College campuses are hotbeds for new technologies, fads, and styles. Over the last couple semesters I’ve noticed a sizeable uptick in people wearing fitness trackers. These sleek, bracelet-like devices can track your steps, calories burned, food eaten, exercise routines, and sleep habits. Many can wirelessly sync to computers and smartphones.
Fitness trackers have long intrigued me, as a runner and frequent exerciser. Personally, I think the feedback would be helpful and encourage more healthy routines. I’ve seen both athletic and overweight populations wearing them. They seem perfectly suited to both populations’ needs. Despite these ample benefits, I haven’t purchased one because I think they should be free.
Insurance Companies Want Healthy Consumers
Health insurance costs escalated rapidly in recent years. Far surpassing inflation and comparable countries’ medical costs per capita, health coverage is a thorn for many individuals and small businesses. At times, the price of quality health care can be hard to come by if you’re on a tight budget.
Certain health provider groups started catering to athletes and highly-active individuals a few years ago. By developing a niche group of actuarially healthy individuals, the company could lower the cost of everyone’s premiums. Quite simply, it’s profitable for health insurers to encourage healthy choices in their clients.
Let’s Use Fiction To Inspire
Last year, Dave Eggers published his latest novel entitled, The Circle. Set in San Francisco and other parts of Northern California, the book takes the reader on a journey around a company that largely resembles Google. It’s a tech savvy, forward thinking company, that aims to collect everything and give people access to all the world’s information. Despite being insanely creepy at times, The Circle introduces some brilliant tech revolutions.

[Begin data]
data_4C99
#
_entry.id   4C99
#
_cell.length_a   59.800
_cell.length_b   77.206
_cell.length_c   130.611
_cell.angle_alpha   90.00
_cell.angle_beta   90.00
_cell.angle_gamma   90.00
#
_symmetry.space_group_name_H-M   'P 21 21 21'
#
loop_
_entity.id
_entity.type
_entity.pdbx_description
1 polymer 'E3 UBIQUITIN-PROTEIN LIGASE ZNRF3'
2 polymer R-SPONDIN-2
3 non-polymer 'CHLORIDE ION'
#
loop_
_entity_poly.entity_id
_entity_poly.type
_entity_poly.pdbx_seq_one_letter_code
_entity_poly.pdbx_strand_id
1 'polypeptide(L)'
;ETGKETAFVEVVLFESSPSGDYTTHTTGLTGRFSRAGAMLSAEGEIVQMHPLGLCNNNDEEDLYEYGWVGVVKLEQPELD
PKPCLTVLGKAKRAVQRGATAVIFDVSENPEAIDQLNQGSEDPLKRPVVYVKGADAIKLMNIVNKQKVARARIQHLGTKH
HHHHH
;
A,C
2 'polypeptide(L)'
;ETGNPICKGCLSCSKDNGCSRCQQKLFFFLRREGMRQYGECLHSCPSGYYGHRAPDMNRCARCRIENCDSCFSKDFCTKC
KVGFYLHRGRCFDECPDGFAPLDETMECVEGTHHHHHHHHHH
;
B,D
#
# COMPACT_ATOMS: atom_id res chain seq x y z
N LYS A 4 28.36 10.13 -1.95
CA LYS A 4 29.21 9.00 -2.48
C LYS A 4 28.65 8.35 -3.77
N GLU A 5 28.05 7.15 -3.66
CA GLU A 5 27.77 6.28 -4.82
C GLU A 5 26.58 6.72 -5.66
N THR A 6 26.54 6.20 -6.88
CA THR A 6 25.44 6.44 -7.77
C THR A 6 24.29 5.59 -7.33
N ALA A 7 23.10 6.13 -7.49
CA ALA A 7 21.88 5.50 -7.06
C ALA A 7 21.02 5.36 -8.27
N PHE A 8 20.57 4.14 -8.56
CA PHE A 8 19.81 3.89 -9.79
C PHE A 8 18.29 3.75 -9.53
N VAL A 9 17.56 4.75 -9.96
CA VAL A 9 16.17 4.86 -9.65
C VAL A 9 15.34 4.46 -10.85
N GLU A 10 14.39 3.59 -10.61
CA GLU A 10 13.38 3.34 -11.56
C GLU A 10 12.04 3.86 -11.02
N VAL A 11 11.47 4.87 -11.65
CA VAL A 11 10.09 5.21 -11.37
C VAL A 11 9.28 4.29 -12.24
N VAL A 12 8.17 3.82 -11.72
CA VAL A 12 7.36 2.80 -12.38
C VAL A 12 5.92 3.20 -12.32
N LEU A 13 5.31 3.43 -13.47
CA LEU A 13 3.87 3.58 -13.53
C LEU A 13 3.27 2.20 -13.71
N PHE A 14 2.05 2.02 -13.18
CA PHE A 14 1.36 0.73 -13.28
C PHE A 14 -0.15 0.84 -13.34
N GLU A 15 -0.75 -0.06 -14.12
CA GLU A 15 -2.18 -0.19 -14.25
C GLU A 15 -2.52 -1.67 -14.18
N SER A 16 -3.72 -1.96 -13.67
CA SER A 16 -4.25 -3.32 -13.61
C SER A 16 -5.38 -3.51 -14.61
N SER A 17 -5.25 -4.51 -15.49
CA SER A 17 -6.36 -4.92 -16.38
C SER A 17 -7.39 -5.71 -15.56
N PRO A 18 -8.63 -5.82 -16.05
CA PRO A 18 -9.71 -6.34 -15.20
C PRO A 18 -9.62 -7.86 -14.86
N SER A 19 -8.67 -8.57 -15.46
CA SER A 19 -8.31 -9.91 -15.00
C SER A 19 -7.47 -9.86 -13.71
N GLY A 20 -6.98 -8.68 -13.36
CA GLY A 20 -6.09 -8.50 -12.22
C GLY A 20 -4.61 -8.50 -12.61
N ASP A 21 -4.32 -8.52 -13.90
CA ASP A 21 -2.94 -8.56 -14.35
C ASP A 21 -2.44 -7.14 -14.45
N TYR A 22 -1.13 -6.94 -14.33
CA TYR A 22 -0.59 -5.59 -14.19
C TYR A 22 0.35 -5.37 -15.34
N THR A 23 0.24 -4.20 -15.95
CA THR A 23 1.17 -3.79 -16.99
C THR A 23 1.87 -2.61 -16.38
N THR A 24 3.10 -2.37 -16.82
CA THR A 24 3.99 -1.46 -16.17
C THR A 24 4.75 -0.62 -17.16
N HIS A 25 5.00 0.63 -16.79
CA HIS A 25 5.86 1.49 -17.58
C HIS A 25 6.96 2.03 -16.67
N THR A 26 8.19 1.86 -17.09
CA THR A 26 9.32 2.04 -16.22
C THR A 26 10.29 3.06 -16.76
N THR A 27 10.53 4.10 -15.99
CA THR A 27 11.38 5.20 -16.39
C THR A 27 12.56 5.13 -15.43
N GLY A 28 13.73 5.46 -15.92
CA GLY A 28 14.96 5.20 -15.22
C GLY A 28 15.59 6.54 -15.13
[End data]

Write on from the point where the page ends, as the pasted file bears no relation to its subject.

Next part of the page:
The one that is most apropos to this article is about a fitness tracker health insurance program. A free part of having this imaginary company’s health insurance is the access to one of these devices. It’s always on and managing your heart rate, calories burned, and tracking your sleep. The device is given at no cost to the employees because they can manage and encourage healthier habits – helping people live longer and cutting costs in heart-related procedures.
The Perfect Price Is Free
I have a serious bias because I’d like a fitness tracker. I think it would encourage me to exercise more regularly and eat healthier. Recognizing and tracking the strengths and weaknesses in your activity choices could positively influence much of the countries heart-related complications.
Ideally, health insurers will recognize the financial appeal of such devices and encourage certain clientele to use these trackers. By encouraging people to engage in more healthy behavior and connecting it with a financially solvent future, it may make the impetus and desire to exercise more potent.
The perfect price is free. This would eventually be a win-win for consumers, innovators, and the health insurers. This leap into technology has been stifled by prices that tend to be over $100 for trackers. As prices begin to decline (inevitably with all technology), fitness trackers may be a more easy choice for everyone involved.
Have you thought about getting a fitness tracker? Would you like your medical insurance to offer a free one?